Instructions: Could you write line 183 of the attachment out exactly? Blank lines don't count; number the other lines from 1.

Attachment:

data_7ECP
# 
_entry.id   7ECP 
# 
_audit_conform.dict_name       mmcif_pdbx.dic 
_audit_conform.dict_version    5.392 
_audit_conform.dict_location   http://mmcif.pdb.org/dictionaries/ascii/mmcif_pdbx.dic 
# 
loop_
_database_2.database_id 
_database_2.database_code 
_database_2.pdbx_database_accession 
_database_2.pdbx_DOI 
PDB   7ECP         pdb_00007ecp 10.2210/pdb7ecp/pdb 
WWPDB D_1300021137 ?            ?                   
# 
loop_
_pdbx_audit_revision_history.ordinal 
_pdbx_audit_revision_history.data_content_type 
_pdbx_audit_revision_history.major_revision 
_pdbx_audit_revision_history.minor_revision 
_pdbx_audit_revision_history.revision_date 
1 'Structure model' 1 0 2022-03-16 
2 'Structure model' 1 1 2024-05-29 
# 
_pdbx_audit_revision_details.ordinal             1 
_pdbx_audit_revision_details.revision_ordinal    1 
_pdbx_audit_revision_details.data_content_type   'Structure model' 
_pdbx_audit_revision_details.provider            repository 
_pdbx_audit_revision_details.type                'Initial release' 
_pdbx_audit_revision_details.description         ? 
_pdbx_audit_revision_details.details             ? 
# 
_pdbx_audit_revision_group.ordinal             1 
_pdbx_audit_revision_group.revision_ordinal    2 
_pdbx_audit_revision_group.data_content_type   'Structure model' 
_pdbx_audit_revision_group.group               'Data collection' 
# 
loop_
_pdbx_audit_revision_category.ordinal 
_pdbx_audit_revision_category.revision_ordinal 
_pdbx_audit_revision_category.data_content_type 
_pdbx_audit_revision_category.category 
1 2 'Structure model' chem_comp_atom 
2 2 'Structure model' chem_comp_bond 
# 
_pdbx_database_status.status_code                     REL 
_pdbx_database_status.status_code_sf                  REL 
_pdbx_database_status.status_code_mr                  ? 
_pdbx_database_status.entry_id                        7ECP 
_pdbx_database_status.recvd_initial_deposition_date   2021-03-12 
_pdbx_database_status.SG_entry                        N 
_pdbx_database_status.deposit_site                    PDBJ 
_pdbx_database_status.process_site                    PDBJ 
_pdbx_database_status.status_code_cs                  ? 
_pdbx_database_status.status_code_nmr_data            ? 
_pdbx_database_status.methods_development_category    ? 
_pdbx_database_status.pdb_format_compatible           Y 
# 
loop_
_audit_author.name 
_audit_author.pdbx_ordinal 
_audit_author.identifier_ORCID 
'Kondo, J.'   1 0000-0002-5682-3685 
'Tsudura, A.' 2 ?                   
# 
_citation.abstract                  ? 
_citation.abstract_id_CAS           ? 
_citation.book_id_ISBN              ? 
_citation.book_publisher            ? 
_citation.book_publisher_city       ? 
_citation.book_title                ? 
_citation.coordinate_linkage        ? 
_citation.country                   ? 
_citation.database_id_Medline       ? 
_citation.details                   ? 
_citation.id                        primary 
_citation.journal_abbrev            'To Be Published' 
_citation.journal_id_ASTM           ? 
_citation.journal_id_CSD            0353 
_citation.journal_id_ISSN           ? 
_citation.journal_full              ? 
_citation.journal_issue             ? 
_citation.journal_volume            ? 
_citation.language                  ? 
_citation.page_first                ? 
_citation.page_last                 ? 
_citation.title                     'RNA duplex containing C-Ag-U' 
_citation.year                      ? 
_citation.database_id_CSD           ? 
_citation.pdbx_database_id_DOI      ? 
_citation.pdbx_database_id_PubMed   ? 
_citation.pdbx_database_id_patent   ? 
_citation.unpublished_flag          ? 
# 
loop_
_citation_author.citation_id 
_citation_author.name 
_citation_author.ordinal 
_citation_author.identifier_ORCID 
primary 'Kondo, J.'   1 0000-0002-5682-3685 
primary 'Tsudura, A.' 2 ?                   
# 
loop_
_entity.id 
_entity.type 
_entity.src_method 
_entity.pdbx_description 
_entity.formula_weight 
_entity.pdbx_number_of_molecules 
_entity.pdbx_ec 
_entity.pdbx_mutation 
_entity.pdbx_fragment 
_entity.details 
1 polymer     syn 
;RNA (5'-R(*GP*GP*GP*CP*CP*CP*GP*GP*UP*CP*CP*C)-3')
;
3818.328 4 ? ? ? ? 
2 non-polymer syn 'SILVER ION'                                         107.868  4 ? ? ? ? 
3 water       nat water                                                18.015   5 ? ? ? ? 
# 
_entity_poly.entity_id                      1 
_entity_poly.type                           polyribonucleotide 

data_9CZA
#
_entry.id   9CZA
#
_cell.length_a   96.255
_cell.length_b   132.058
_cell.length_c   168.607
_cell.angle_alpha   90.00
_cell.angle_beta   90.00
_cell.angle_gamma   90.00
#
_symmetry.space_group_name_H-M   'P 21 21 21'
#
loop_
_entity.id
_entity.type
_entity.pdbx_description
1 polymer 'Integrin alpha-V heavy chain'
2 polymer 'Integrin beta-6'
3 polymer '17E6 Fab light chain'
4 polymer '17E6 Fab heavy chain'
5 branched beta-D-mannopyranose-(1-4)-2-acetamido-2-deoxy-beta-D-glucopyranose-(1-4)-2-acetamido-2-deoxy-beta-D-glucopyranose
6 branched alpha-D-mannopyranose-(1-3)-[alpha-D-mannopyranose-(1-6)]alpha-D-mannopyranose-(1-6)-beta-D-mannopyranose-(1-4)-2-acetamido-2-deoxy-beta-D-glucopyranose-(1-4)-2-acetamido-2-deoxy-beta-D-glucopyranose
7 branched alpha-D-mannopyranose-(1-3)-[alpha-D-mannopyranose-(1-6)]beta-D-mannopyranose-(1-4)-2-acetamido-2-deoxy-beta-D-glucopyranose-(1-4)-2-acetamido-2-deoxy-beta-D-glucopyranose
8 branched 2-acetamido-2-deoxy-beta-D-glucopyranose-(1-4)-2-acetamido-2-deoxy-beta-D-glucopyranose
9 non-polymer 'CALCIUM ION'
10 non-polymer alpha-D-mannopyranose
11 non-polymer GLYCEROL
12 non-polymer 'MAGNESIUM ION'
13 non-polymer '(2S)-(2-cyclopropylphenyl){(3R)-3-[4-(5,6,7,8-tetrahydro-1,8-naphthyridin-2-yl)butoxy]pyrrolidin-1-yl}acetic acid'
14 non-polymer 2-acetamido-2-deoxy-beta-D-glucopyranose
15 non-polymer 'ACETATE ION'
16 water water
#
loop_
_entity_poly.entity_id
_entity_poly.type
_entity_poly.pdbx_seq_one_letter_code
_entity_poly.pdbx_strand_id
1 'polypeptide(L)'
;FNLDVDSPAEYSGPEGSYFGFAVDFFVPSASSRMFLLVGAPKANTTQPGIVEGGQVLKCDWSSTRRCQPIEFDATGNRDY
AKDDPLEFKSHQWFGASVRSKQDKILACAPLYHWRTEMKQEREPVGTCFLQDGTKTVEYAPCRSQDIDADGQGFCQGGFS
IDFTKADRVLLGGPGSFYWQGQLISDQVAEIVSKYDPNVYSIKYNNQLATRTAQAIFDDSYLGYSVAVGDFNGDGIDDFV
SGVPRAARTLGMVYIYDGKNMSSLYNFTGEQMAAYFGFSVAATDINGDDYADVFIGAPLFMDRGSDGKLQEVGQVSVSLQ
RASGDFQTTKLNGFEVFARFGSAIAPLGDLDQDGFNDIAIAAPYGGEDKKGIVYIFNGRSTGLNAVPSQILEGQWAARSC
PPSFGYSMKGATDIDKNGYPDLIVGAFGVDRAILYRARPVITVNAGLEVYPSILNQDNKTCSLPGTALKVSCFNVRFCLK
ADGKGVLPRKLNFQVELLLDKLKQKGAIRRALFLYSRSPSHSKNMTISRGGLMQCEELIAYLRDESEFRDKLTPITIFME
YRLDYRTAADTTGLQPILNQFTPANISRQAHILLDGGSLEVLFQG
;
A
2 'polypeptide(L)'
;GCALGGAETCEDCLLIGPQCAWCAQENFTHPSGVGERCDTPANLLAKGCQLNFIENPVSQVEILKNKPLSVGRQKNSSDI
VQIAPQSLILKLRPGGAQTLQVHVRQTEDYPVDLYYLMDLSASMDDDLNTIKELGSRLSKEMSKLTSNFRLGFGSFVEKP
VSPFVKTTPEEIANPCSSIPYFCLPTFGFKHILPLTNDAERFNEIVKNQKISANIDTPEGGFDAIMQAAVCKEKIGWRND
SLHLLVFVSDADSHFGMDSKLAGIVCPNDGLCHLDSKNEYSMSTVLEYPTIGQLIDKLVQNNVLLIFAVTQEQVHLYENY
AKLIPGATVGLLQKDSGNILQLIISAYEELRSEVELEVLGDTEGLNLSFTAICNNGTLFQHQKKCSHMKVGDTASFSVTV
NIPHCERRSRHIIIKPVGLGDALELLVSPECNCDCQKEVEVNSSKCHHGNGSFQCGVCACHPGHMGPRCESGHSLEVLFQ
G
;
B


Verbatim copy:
B